The battery charges outside the camera. It’s rated for 310 shots per charge. You can add the optional Vertical Power Booster Grip, which holds two more batteries, to triple the life. The Booster, which can be bought along with the camera in a bundle priced at $ 2,199.95, also ups the maximum burst rate and video recording length.
Performance and Imaging
The X-H1 is built for speed. On its own it can shoot at 14fps with its electronic shutter or 8fps with the mechanical focal plane shutter. Adding the Booster Grip ups the mechanical shutter capture rate to 11fps. The shooting rate varies a bit; the X-H1 incorporates flicker reduction for burst shooting. If you’re working under fluorescent or mercury lights the camera will adjust its firing rate in order to keep brightness consistent from shot to shot.
The autofocus system is similar to the excellent one from the X-T2, but tweaks have improved its performance. It works better in very dim light, now effective to -1EV, a 1.5-stop improvement. Fujifilm promises that this will allow the camera to focus more quickly and accurately in dim conditions.
It can also work with lenses with smaller maximum apertures. The X-T2’s focus system is effective to f/8, but the X-H1 works at f/11. This means you can pair the 100-400mm zoom with a 2x teleconverter and enjoy quick, accurate autofocus.
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The image sensor is a 24.3MP X-Trans CMOS III design in the same APS-C size that Fujifilm uses for the X mirrorless system. It should deliver the same image quality as the X-T2, but it has one trick up its sleeve that you don’t get with other Fujifilm cameras—in-body stabilization. The sensor is stabilized along five axes and provides 5.5 stops of compensation. It’s a boon for the Fujifilm system, as not all of its lenses feature optical stabilization.
Fujifilm’s cameras have not been a top choice for video production in the past. A lack of in-body stabilization and a stills-first attitude, coupled with slow adoption of 4K, have pushed videographers to mirrorless models from Olympus, Panasonic, and Sony. The company hopes to change that with the X-H1. Not only is it the first body we’ve seen from Fuji with in-body stabilization, the company is also announcing two cinema zoom lenses, the MKX 18-55mm T2.9 and 50-135mm T2.9, both with geared focus, zoom, and aperture rings, suppressed focus breathing, and support for Hollywood-level accessories, including matte boxes.
The camera itself can shoot at 4K quality, both DCI and UHD formats. It supports 23.98 and 24fps at DCI (4,096 by 2,160) and your choice of 23.98, 24, 25, and 29.97fps when working in UHD (3,840 by 2,160). You can also shoot at 1080p or 720p at all of those frame rates, plus 50 and 59.94fps. There’s also in-camera slow-motion at 1080p 120fps.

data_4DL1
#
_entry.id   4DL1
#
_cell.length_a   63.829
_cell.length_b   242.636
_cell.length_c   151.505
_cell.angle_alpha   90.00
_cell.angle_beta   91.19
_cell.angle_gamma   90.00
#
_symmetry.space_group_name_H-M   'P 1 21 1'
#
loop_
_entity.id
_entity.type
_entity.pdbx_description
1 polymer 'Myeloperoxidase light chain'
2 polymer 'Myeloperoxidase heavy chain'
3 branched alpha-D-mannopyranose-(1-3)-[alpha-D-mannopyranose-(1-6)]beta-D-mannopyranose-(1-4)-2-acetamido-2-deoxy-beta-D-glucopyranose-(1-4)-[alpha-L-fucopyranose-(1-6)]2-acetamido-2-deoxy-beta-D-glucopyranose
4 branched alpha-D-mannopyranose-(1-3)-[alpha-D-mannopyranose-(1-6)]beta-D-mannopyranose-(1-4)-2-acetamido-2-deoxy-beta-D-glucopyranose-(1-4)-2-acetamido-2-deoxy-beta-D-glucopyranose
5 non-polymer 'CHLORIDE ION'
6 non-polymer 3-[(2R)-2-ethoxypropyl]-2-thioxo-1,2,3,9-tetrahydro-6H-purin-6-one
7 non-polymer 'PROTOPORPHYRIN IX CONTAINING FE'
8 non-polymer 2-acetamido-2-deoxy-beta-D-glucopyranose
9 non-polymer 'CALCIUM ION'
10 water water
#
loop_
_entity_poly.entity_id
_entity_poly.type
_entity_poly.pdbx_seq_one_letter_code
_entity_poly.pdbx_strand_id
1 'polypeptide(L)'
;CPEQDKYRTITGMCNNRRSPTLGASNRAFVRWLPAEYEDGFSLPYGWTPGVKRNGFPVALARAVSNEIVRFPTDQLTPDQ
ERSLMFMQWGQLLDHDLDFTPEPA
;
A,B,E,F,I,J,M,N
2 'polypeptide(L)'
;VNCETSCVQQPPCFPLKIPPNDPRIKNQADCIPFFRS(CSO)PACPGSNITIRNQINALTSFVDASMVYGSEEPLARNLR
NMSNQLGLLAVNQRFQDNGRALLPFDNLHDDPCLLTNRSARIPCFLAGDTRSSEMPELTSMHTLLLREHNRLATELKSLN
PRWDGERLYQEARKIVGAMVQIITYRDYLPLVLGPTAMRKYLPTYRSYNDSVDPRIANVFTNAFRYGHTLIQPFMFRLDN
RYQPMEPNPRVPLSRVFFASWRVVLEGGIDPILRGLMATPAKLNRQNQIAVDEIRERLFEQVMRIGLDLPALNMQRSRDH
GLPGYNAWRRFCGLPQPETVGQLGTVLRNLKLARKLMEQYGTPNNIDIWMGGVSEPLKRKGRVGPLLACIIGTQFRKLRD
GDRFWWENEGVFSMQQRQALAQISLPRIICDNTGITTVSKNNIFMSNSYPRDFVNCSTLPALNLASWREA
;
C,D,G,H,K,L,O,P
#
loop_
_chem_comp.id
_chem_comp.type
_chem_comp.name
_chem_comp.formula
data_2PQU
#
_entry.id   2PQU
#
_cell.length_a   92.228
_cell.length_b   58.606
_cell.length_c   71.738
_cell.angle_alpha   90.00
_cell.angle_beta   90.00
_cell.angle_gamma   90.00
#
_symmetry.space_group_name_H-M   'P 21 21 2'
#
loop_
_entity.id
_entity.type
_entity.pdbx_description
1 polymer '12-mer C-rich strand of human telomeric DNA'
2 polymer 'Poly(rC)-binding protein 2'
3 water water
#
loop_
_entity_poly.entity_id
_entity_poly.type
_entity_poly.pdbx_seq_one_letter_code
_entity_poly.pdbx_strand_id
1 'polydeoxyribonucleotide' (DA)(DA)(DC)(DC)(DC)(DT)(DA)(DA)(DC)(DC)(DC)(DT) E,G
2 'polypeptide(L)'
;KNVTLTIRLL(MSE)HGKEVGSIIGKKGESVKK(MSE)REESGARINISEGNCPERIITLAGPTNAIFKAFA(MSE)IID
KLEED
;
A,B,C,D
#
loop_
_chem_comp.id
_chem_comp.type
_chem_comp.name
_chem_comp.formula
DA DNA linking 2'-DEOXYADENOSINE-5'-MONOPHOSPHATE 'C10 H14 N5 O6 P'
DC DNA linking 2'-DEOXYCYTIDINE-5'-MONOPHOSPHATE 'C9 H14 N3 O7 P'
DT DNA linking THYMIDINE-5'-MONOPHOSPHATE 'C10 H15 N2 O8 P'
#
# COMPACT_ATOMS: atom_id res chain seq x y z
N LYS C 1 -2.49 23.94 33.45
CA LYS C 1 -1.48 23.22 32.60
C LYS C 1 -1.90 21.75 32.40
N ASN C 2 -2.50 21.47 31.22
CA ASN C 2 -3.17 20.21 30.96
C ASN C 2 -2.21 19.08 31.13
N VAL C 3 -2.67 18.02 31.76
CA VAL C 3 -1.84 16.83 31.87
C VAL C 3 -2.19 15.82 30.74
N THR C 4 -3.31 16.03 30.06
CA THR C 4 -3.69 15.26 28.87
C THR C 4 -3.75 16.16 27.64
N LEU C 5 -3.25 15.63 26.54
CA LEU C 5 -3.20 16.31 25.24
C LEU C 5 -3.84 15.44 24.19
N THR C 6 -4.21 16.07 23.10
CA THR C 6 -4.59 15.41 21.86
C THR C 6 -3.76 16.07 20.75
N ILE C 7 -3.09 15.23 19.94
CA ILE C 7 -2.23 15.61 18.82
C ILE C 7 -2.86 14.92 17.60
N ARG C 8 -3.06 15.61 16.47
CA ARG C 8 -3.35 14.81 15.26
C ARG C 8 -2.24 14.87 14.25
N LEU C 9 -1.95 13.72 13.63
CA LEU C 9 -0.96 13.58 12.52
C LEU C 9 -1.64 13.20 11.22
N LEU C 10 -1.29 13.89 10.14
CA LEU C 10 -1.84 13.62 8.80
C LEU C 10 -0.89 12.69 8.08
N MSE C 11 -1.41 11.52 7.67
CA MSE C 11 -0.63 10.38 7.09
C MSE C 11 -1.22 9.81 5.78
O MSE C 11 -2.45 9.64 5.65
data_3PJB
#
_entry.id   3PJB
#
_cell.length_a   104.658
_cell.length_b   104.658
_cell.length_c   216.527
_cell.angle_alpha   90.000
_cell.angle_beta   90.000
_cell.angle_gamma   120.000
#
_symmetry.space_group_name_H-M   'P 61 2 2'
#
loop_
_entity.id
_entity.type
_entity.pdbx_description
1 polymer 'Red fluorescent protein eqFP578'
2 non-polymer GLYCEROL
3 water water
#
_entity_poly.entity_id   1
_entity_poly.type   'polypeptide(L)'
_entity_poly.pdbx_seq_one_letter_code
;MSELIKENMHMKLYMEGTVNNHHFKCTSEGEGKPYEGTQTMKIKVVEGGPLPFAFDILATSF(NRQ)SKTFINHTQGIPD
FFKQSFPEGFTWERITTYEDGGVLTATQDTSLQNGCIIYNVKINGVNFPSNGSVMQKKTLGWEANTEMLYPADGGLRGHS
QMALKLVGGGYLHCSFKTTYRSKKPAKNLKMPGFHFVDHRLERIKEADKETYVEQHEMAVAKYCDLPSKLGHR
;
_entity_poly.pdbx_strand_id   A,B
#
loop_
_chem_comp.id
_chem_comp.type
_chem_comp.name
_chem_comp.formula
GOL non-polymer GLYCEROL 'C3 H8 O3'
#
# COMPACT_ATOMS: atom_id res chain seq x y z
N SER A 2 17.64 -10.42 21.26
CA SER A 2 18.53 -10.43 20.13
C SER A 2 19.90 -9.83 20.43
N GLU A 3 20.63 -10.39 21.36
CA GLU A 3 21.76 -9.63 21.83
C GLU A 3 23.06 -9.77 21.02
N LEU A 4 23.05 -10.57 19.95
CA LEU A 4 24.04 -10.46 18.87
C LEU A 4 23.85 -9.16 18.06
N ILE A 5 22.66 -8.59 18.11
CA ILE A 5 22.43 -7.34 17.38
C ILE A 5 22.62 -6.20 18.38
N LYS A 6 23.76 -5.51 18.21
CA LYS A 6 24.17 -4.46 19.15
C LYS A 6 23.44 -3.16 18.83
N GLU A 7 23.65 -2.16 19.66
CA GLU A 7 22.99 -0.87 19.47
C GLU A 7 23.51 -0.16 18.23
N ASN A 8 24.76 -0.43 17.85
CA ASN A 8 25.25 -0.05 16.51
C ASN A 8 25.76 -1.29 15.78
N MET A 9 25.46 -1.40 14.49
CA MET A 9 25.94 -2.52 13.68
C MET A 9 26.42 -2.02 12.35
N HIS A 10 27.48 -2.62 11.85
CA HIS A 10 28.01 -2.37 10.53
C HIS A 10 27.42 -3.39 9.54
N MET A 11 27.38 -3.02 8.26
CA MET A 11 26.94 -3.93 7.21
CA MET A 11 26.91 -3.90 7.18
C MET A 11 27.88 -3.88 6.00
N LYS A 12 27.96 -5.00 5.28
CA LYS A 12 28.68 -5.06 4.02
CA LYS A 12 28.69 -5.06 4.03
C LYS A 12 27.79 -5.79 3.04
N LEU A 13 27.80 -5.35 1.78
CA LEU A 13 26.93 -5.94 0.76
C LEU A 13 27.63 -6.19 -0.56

Video recording is limited to 15 minutes per clip, but adding the Booster Grip extends the clip length to 30 minutes. The grip also has a 3.5mm headphone jack, which is missing from the body and a must-have for monitoring audio on set or in the field.
There are a number of color profiles available—Fuji calls some of them Film Simulation modes, so you can record footage with the same Classic Chrome, Acros, Provia, or Velvia looks you can use for JPG images. The X-H1 has a new film mode, Eterna, which mimics the look of cinema film. You also shoot with a flat profile, F-log, which lowers contrast to deliver 12 stops of dynamic range, giving you freedom to grade footage to your liking.
I haven’t seen the X-H1 in person yet, but on paper it looks like a solid production tool, both for stills and video. In-body stabilization is a big upgrade for handheld video, but photographers will also appreciate its benefits—especially when covering events and working in dim conditions. The company’s pro standard zoom, the XF 16-55mm F2.8, which omits optical stabilization, and its compact line of F2 primes, are examples of excellent lenses for the system that aren’t stabilized on their own.
I’m getting a chance to shoot with the X-H1 later today, and will come back with some more informed thoughts after getting to use the camera. Fujifilm is making quality gear with its X system, and the X-T2 impressed me enough to be named Editor’s Choice. It isn’t going anywhere—this is the X-H1, not the X-T3 after all. It may be a tough sell as an upgrade for X-T2 owners, although the in-body stabilization and improved low-light autofocus is a big plus if you use your camera to pay the bills by covering events. If you’re buying into the system, or upgrading from an older 16MP model, the extra cost is likely money well spent, assuming the camera works as well in the real world as it promises to.
The X-H1 will be available for purchase on March 1st.